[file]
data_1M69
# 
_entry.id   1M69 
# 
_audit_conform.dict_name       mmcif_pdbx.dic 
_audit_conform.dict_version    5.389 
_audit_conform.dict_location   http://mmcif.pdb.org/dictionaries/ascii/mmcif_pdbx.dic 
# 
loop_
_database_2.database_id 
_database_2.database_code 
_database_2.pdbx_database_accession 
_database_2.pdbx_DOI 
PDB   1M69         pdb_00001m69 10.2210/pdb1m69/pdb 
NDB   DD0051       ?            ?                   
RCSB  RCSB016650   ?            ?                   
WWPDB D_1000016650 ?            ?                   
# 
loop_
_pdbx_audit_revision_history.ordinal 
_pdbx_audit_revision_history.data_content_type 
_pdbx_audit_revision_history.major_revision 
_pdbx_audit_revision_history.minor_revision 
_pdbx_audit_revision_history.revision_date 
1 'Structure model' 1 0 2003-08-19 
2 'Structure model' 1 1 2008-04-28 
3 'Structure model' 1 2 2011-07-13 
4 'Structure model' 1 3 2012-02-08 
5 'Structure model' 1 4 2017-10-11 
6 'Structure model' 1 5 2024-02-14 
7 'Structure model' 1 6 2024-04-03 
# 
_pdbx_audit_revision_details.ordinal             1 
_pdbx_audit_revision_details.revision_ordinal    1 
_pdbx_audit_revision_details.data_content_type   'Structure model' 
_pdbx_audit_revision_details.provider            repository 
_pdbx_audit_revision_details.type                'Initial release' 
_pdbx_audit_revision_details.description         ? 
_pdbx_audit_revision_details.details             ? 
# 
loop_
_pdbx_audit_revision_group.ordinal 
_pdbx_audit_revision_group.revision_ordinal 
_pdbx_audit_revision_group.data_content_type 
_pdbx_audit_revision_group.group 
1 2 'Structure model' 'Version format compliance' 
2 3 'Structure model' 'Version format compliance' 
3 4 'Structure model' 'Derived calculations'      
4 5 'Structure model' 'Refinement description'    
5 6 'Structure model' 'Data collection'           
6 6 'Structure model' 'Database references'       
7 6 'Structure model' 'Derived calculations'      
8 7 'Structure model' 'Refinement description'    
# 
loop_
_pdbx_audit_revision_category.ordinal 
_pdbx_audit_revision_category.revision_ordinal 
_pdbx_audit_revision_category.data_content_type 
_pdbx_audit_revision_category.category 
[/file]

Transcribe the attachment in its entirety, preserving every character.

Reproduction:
data_1M69
# 
_entry.id   1M69 
# 
_audit_conform.dict_name       mmcif_pdbx.dic 
_audit_conform.dict_version    5.389 
_audit_conform.dict_location   http://mmcif.pdb.org/dictionaries/ascii/mmcif_pdbx.dic 
# 
loop_
_database_2.database_id 
_database_2.database_code 
_database_2.pdbx_database_accession 
_database_2.pdbx_DOI 
PDB   1M69         pdb_00001m69 10.2210/pdb1m69/pdb 
NDB   DD0051       ?            ?                   
RCSB  RCSB016650   ?            ?                   
WWPDB D_1000016650 ?            ?                   
# 
loop_
_pdbx_audit_revision_history.ordinal 
_pdbx_audit_revision_history.data_content_type 
_pdbx_audit_revision_history.major_revision 
_pdbx_audit_revision_history.minor_revision 
_pdbx_audit_revision_history.revision_date 
1 'Structure model' 1 0 2003-08-19 
2 'Structure model' 1 1 2008-04-28 
3 'Structure model' 1 2 2011-07-13 
4 'Structure model' 1 3 2012-02-08 
5 'Structure model' 1 4 2017-10-11 
6 'Structure model' 1 5 2024-02-14 
7 'Structure model' 1 6 2024-04-03 
# 
_pdbx_audit_revision_details.ordinal             1 
_pdbx_audit_revision_details.revision_ordinal    1 
_pdbx_audit_revision_details.data_content_type   'Structure model' 
_pdbx_audit_revision_details.provider            repository 
_pdbx_audit_revision_details.type                'Initial release' 
_pdbx_audit_revision_details.description         ? 
_pdbx_audit_revision_details.details             ? 
# 
loop_
_pdbx_audit_revision_group.ordinal 
_pdbx_audit_revision_group.revision_ordinal 
_pdbx_audit_revision_group.data_content_type 
_pdbx_audit_revision_group.group 
1 2 'Structure model' 'Version format compliance' 
2 3 'Structure model' 'Version format compliance' 
3 4 'Structure model' 'Derived calculations'      
4 5 'Structure model' 'Refinement description'    
5 6 'Structure model' 'Data collection'           
6 6 'Structure model' 'Database references'       
7 6 'Structure model' 'Derived calculations'      
8 7 'Structure model' 'Refinement description'    
# 
loop_
_pdbx_audit_revision_category.ordinal 
_pdbx_audit_revision_category.revision_ordinal 
_pdbx_audit_revision_category.data_content_type 
_pdbx_audit_revision_category.category 